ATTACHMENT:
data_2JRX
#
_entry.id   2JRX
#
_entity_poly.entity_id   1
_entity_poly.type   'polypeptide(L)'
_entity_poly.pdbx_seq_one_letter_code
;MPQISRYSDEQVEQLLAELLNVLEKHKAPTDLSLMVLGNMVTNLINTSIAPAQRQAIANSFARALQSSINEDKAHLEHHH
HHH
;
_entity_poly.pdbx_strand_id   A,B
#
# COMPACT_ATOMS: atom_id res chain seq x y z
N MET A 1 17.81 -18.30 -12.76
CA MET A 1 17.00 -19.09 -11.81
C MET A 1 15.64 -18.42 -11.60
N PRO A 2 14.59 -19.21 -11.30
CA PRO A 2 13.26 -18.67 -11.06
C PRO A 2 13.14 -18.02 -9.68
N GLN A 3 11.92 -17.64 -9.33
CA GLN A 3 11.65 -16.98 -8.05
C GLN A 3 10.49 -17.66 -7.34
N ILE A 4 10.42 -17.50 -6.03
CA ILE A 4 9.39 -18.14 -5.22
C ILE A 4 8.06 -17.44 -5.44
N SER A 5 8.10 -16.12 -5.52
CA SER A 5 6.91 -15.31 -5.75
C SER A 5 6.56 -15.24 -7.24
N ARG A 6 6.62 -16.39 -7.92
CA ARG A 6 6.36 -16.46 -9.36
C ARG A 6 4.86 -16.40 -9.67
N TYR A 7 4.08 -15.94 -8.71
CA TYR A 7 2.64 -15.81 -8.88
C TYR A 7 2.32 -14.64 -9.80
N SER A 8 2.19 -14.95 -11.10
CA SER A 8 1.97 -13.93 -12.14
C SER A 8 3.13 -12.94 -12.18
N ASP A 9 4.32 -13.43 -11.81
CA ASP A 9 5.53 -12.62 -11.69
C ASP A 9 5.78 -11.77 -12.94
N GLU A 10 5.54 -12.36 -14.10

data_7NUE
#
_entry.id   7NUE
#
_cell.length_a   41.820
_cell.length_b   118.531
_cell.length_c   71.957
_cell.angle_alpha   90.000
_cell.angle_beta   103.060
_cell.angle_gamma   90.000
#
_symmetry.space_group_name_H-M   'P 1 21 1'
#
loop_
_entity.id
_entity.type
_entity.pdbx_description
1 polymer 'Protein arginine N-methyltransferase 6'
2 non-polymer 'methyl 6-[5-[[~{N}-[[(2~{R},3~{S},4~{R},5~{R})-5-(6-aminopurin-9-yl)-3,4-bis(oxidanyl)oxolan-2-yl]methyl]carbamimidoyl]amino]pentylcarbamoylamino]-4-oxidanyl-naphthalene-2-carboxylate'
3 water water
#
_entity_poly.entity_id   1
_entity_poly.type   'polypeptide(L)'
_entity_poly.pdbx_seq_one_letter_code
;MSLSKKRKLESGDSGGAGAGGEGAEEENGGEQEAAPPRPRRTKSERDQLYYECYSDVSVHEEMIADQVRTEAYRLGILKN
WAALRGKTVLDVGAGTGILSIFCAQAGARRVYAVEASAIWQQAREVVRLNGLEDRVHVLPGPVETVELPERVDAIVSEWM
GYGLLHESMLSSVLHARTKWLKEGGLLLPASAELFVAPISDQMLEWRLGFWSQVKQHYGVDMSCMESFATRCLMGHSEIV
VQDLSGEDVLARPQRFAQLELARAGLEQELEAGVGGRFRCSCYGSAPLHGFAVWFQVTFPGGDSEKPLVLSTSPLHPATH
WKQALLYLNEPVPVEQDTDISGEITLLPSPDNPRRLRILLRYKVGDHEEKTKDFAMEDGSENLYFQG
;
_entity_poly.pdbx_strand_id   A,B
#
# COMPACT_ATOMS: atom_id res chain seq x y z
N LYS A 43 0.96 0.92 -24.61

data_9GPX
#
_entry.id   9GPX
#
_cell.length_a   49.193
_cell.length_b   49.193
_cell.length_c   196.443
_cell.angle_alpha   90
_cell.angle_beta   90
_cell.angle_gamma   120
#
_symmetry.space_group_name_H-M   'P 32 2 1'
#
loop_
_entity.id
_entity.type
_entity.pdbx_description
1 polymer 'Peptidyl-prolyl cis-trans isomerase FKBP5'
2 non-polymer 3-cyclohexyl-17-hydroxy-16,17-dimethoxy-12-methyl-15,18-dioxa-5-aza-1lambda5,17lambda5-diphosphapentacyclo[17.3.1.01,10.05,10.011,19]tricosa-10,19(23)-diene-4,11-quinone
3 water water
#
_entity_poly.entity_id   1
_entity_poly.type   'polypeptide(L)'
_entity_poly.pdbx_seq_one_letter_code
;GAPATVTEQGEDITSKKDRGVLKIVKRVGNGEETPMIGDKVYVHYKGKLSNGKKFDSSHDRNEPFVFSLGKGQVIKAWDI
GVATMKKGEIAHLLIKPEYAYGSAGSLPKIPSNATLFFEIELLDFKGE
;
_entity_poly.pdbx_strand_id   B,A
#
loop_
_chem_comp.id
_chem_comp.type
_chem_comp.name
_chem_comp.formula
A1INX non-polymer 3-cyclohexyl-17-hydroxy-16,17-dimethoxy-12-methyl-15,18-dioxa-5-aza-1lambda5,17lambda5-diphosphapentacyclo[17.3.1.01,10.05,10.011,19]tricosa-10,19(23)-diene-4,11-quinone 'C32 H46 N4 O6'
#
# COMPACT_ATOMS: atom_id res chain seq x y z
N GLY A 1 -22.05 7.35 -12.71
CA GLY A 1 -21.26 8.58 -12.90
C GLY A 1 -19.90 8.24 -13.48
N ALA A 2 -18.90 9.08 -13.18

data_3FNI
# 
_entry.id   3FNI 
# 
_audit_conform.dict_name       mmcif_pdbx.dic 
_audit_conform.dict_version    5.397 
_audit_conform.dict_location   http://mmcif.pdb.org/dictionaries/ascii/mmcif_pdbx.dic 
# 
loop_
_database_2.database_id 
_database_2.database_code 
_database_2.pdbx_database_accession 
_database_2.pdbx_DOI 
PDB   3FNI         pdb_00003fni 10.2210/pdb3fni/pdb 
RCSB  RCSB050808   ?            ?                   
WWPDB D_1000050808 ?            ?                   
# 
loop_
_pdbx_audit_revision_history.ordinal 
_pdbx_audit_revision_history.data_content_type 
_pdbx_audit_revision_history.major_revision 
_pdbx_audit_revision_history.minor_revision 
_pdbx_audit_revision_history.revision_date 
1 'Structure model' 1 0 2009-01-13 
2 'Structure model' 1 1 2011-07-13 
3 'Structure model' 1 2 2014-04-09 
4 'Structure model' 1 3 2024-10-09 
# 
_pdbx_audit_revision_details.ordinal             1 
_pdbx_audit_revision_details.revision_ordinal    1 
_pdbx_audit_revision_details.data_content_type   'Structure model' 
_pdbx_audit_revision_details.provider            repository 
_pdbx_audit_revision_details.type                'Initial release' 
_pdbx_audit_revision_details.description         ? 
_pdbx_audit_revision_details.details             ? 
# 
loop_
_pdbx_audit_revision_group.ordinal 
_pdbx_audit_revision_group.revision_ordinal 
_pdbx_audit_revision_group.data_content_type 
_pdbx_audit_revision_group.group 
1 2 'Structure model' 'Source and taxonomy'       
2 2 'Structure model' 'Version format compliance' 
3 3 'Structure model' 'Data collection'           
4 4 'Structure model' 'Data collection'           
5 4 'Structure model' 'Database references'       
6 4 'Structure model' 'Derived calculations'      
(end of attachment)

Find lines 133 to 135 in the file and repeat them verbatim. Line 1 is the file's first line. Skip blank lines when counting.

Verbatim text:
# 
loop_
_pdbx_audit_revision_history.ordinal 